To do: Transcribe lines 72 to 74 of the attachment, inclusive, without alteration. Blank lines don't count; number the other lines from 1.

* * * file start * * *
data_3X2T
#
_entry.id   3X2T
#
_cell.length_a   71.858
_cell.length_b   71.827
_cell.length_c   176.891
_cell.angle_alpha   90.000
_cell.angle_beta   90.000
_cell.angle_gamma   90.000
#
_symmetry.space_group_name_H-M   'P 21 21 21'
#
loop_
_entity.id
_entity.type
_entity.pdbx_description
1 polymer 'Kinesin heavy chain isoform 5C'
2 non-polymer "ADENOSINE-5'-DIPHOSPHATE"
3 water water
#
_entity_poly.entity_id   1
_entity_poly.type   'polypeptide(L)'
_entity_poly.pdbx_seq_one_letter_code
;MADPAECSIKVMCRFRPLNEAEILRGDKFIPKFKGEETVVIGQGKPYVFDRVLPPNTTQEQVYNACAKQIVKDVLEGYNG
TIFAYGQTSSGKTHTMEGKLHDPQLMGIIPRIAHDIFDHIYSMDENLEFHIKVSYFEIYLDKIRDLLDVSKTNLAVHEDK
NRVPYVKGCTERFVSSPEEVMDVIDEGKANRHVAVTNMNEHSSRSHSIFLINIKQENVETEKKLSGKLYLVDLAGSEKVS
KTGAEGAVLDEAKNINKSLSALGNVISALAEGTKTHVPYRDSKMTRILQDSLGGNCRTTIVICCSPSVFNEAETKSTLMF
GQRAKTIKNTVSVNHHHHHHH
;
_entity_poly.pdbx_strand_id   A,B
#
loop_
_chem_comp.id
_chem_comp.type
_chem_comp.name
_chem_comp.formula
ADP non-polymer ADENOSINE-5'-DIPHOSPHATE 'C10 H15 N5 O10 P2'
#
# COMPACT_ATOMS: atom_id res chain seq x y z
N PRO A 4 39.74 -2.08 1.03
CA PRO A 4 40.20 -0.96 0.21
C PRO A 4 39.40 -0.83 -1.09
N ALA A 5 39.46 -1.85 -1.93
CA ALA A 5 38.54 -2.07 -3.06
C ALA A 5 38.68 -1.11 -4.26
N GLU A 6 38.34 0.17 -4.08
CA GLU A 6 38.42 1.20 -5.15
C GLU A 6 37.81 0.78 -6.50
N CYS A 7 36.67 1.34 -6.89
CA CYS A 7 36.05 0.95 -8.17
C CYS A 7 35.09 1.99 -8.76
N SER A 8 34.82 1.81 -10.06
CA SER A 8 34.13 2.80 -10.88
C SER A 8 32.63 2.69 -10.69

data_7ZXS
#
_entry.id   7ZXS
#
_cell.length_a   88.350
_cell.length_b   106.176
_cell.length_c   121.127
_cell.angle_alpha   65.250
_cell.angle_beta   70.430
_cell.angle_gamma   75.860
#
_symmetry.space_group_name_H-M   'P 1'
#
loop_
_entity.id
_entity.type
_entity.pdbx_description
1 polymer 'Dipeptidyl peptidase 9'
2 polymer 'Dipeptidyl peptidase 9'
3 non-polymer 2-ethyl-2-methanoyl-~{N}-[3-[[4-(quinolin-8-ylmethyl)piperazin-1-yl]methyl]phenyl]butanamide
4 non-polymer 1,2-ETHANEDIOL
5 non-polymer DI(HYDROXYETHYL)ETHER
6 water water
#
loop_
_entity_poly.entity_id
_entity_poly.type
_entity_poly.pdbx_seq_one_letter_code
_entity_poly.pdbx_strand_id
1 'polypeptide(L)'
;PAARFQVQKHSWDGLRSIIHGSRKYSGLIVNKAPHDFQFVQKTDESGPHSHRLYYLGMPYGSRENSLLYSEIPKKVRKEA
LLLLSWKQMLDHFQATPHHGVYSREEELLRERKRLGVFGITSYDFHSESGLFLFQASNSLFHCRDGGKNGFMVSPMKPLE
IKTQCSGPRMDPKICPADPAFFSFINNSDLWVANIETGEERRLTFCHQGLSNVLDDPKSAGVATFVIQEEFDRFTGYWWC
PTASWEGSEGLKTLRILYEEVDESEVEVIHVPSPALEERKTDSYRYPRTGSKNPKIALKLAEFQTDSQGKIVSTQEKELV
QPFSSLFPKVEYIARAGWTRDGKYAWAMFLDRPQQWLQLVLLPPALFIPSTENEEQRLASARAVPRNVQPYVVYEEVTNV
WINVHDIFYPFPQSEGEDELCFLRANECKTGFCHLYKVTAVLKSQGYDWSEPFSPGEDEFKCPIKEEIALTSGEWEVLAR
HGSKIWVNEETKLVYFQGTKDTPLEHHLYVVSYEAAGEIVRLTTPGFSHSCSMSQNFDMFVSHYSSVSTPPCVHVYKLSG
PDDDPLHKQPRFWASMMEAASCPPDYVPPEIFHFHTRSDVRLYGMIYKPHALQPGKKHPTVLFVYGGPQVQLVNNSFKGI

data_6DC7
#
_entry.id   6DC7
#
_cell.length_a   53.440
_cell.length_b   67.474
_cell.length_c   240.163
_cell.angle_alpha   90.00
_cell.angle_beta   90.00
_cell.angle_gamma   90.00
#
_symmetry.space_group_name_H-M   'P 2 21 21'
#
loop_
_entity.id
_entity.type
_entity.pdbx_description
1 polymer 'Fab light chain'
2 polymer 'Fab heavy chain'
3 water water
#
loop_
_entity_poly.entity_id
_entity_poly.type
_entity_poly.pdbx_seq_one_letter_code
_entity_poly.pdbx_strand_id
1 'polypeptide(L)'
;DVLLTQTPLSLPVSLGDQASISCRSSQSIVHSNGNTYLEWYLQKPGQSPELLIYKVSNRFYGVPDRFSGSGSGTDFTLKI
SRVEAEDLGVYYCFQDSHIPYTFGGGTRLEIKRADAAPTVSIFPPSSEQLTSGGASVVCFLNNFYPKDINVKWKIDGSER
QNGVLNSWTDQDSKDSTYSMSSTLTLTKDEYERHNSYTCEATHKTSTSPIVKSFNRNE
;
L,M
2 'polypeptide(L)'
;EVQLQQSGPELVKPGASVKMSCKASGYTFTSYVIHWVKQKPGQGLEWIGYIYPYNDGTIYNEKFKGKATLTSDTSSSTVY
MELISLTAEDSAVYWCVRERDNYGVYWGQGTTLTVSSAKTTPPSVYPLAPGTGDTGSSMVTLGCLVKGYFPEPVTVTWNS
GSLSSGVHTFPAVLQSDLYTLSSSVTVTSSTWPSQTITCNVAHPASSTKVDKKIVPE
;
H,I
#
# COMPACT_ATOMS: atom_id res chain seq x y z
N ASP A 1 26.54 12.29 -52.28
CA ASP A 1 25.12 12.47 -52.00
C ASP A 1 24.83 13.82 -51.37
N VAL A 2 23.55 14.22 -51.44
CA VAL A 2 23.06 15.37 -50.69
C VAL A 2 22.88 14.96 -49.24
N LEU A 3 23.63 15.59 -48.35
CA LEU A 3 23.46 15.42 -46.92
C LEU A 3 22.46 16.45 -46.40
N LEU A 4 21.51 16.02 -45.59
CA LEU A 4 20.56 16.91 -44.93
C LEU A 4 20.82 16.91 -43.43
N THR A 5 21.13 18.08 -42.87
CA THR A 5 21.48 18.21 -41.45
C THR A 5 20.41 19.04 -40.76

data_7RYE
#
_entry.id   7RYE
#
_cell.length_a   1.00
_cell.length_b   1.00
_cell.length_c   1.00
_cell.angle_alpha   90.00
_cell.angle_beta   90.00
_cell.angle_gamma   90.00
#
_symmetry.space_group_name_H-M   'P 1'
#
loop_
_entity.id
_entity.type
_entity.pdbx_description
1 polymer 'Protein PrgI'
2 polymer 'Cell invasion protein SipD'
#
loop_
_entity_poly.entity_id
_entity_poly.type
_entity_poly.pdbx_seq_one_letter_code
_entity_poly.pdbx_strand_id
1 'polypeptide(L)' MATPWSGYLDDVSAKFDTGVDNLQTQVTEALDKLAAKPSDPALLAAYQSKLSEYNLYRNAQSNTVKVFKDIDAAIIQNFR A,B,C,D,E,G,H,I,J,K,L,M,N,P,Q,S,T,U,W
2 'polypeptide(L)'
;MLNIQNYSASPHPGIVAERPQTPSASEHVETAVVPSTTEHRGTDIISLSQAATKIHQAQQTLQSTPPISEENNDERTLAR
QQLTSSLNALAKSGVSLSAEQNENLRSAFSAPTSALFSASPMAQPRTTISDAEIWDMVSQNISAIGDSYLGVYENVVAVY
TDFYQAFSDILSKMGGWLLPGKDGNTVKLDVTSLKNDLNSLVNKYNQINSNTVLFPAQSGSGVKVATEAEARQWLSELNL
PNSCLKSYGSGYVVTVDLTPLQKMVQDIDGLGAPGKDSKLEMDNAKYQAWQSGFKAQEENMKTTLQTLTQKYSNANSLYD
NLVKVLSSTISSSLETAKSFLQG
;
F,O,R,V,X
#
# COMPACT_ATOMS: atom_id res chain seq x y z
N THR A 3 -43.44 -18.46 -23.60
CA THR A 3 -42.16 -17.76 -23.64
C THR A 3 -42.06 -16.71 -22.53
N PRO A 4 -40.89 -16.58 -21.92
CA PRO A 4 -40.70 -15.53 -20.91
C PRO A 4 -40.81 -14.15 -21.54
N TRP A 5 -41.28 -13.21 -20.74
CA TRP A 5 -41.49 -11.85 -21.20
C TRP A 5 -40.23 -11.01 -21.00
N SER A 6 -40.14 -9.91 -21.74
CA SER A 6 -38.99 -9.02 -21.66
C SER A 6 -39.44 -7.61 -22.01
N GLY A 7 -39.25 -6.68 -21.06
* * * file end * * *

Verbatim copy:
_entity.pdbx_description
1 polymer 'Dipeptidyl peptidase 9'
2 polymer 'Dipeptidyl peptidase 9'